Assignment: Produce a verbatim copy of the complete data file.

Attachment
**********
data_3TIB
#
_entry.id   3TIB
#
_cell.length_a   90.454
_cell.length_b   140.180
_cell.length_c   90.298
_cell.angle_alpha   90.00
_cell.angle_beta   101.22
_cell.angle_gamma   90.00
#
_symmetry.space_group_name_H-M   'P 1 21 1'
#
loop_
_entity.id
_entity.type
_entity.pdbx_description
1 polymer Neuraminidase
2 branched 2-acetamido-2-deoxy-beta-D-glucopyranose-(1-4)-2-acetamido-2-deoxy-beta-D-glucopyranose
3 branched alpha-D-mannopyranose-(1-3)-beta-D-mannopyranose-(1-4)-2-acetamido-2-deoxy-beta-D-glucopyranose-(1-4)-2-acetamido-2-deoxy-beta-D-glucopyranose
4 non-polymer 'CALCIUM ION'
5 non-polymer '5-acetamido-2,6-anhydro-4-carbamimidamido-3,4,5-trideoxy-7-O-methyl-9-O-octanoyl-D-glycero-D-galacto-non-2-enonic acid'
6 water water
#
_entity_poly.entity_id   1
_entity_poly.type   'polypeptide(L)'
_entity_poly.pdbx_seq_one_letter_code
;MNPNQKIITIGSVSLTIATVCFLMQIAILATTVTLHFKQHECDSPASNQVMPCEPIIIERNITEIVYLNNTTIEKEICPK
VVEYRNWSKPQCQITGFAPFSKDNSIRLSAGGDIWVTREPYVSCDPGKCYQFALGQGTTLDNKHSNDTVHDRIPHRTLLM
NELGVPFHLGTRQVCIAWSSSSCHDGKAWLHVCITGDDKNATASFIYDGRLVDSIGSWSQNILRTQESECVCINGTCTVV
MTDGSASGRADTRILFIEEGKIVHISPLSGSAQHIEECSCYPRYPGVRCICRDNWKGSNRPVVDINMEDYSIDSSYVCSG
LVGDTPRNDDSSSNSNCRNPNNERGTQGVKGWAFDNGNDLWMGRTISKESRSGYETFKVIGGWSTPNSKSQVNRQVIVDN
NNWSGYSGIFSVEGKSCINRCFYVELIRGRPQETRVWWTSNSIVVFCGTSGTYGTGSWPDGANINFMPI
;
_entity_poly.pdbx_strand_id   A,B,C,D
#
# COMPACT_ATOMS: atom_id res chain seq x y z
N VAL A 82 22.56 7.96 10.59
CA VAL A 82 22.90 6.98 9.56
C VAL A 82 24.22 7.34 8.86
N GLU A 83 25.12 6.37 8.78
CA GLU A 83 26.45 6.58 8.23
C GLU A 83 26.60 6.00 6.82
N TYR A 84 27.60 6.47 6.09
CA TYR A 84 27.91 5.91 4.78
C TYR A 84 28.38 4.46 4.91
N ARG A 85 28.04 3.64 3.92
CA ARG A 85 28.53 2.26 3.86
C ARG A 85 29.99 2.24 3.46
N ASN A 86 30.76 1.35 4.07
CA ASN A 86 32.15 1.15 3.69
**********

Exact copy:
data_3TIB
#
_entry.id   3TIB
#
_cell.length_a   90.454
_cell.length_b   140.180
_cell.length_c   90.298
_cell.angle_alpha   90.00
_cell.angle_beta   101.22
_cell.angle_gamma   90.00
#
_symmetry.space_group_name_H-M   'P 1 21 1'
#
loop_
_entity.id
_entity.type
_entity.pdbx_description
1 polymer Neuraminidase
2 branched 2-acetamido-2-deoxy-beta-D-glucopyranose-(1-4)-2-acetamido-2-deoxy-beta-D-glucopyranose
3 branched alpha-D-mannopyranose-(1-3)-beta-D-mannopyranose-(1-4)-2-acetamido-2-deoxy-beta-D-glucopyranose-(1-4)-2-acetamido-2-deoxy-beta-D-glucopyranose
4 non-polymer 'CALCIUM ION'
5 non-polymer '5-acetamido-2,6-anhydro-4-carbamimidamido-3,4,5-trideoxy-7-O-methyl-9-O-octanoyl-D-glycero-D-galacto-non-2-enonic acid'
6 water water
#
_entity_poly.entity_id   1
_entity_poly.type   'polypeptide(L)'
_entity_poly.pdbx_seq_one_letter_code
;MNPNQKIITIGSVSLTIATVCFLMQIAILATTVTLHFKQHECDSPASNQVMPCEPIIIERNITEIVYLNNTTIEKEICPK
VVEYRNWSKPQCQITGFAPFSKDNSIRLSAGGDIWVTREPYVSCDPGKCYQFALGQGTTLDNKHSNDTVHDRIPHRTLLM
NELGVPFHLGTRQVCIAWSSSSCHDGKAWLHVCITGDDKNATASFIYDGRLVDSIGSWSQNILRTQESECVCINGTCTVV
MTDGSASGRADTRILFIEEGKIVHISPLSGSAQHIEECSCYPRYPGVRCICRDNWKGSNRPVVDINMEDYSIDSSYVCSG
LVGDTPRNDDSSSNSNCRNPNNERGTQGVKGWAFDNGNDLWMGRTISKESRSGYETFKVIGGWSTPNSKSQVNRQVIVDN
NNWSGYSGIFSVEGKSCINRCFYVELIRGRPQETRVWWTSNSIVVFCGTSGTYGTGSWPDGANINFMPI
;
_entity_poly.pdbx_strand_id   A,B,C,D
#
# COMPACT_ATOMS: atom_id res chain seq x y z
N VAL A 82 22.56 7.96 10.59
CA VAL A 82 22.90 6.98 9.56
C VAL A 82 24.22 7.34 8.86
N GLU A 83 25.12 6.37 8.78
CA GLU A 83 26.45 6.58 8.23
C GLU A 83 26.60 6.00 6.82
N TYR A 84 27.60 6.47 6.09
CA TYR A 84 27.91 5.91 4.78
C TYR A 84 28.38 4.46 4.91
N ARG A 85 28.04 3.64 3.92
CA ARG A 85 28.53 2.26 3.86
C ARG A 85 29.99 2.24 3.46
N ASN A 86 30.76 1.35 4.07
CA ASN A 86 32.15 1.15 3.69